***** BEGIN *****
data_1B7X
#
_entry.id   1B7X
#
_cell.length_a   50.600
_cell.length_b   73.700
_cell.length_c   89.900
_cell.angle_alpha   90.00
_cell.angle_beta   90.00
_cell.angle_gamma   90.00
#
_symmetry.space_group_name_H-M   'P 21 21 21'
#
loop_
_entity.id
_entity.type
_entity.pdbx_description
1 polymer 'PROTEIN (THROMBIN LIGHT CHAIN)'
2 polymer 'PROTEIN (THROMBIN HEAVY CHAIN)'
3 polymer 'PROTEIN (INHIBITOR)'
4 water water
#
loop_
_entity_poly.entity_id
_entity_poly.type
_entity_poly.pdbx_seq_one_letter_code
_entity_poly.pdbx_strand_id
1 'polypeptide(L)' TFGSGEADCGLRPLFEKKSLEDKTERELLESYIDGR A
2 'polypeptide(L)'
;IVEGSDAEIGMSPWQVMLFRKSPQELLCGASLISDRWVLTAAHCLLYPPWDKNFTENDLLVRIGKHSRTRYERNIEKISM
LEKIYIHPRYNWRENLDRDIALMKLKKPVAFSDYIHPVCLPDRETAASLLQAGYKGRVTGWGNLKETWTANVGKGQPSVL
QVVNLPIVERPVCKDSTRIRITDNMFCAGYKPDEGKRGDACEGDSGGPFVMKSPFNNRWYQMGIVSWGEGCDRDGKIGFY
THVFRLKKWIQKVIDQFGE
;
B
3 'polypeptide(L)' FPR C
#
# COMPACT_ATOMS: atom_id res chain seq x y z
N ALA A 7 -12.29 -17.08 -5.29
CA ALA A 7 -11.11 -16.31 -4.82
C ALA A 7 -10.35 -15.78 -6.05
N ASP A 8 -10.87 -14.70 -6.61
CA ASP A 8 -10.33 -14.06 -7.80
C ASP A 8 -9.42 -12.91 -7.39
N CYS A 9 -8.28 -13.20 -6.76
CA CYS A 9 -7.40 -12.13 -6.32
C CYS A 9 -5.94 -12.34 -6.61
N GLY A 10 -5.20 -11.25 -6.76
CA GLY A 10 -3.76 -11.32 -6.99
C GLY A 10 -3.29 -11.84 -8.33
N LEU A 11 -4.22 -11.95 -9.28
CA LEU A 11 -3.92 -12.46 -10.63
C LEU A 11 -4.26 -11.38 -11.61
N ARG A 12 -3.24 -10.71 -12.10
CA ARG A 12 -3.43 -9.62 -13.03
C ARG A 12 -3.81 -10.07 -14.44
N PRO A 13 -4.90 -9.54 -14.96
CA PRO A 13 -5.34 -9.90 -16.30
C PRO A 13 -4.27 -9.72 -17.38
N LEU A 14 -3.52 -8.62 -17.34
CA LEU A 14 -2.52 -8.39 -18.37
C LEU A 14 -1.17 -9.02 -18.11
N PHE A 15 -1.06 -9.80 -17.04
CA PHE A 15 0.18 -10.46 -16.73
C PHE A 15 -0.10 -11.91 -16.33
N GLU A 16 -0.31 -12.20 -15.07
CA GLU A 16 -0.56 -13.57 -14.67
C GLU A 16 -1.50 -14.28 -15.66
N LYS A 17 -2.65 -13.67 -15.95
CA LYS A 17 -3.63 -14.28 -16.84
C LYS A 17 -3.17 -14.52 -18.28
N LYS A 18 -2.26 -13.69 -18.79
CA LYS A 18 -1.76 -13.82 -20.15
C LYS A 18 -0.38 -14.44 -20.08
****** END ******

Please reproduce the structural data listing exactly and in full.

data_1B7X
#
_entry.id   1B7X
#
_cell.length_a   50.600
_cell.length_b   73.700
_cell.length_c   89.900
_cell.angle_alpha   90.00
_cell.angle_beta   90.00
_cell.angle_gamma   90.00
#
_symmetry.space_group_name_H-M   'P 21 21 21'
#
loop_
_entity.id
_entity.type
_entity.pdbx_description
1 polymer 'PROTEIN (THROMBIN LIGHT CHAIN)'
2 polymer 'PROTEIN (THROMBIN HEAVY CHAIN)'
3 polymer 'PROTEIN (INHIBITOR)'
4 water water
#
loop_
_entity_poly.entity_id
_entity_poly.type
_entity_poly.pdbx_seq_one_letter_code
_entity_poly.pdbx_strand_id
1 'polypeptide(L)' TFGSGEADCGLRPLFEKKSLEDKTERELLESYIDGR A
2 'polypeptide(L)'
;IVEGSDAEIGMSPWQVMLFRKSPQELLCGASLISDRWVLTAAHCLLYPPWDKNFTENDLLVRIGKHSRTRYERNIEKISM
LEKIYIHPRYNWRENLDRDIALMKLKKPVAFSDYIHPVCLPDRETAASLLQAGYKGRVTGWGNLKETWTANVGKGQPSVL
QVVNLPIVERPVCKDSTRIRITDNMFCAGYKPDEGKRGDACEGDSGGPFVMKSPFNNRWYQMGIVSWGEGCDRDGKIGFY
THVFRLKKWIQKVIDQFGE
;
B
3 'polypeptide(L)' FPR C
#
# COMPACT_ATOMS: atom_id res chain seq x y z
N ALA A 7 -12.29 -17.08 -5.29
CA ALA A 7 -11.11 -16.31 -4.82
C ALA A 7 -10.35 -15.78 -6.05
N ASP A 8 -10.87 -14.70 -6.61
CA ASP A 8 -10.33 -14.06 -7.80
C ASP A 8 -9.42 -12.91 -7.39
N CYS A 9 -8.28 -13.20 -6.76
CA CYS A 9 -7.40 -12.13 -6.32
C CYS A 9 -5.94 -12.34 -6.61
N GLY A 10 -5.20 -11.25 -6.76
CA GLY A 10 -3.76 -11.32 -6.99
C GLY A 10 -3.29 -11.84 -8.33
N LEU A 11 -4.22 -11.95 -9.28
CA LEU A 11 -3.92 -12.46 -10.63
C LEU A 11 -4.26 -11.38 -11.61
N ARG A 12 -3.24 -10.71 -12.10
CA ARG A 12 -3.43 -9.62 -13.03
C ARG A 12 -3.81 -10.07 -14.44
N PRO A 13 -4.90 -9.54 -14.96
CA PRO A 13 -5.34 -9.90 -16.30
C PRO A 13 -4.27 -9.72 -17.38
N LEU A 14 -3.52 -8.62 -17.34
CA LEU A 14 -2.52 -8.39 -18.37
C LEU A 14 -1.17 -9.02 -18.11
N PHE A 15 -1.06 -9.80 -17.04
CA PHE A 15 0.18 -10.46 -16.73
C PHE A 15 -0.10 -11.91 -16.33
N GLU A 16 -0.31 -12.20 -15.07
CA GLU A 16 -0.56 -13.57 -14.67
C GLU A 16 -1.50 -14.28 -15.66
N LYS A 17 -2.65 -13.67 -15.95
CA LYS A 17 -3.63 -14.28 -16.84
C LYS A 17 -3.17 -14.52 -18.28
N LYS A 18 -2.26 -13.69 -18.79
CA LYS A 18 -1.76 -13.82 -20.15
C LYS A 18 -0.38 -14.44 -20.08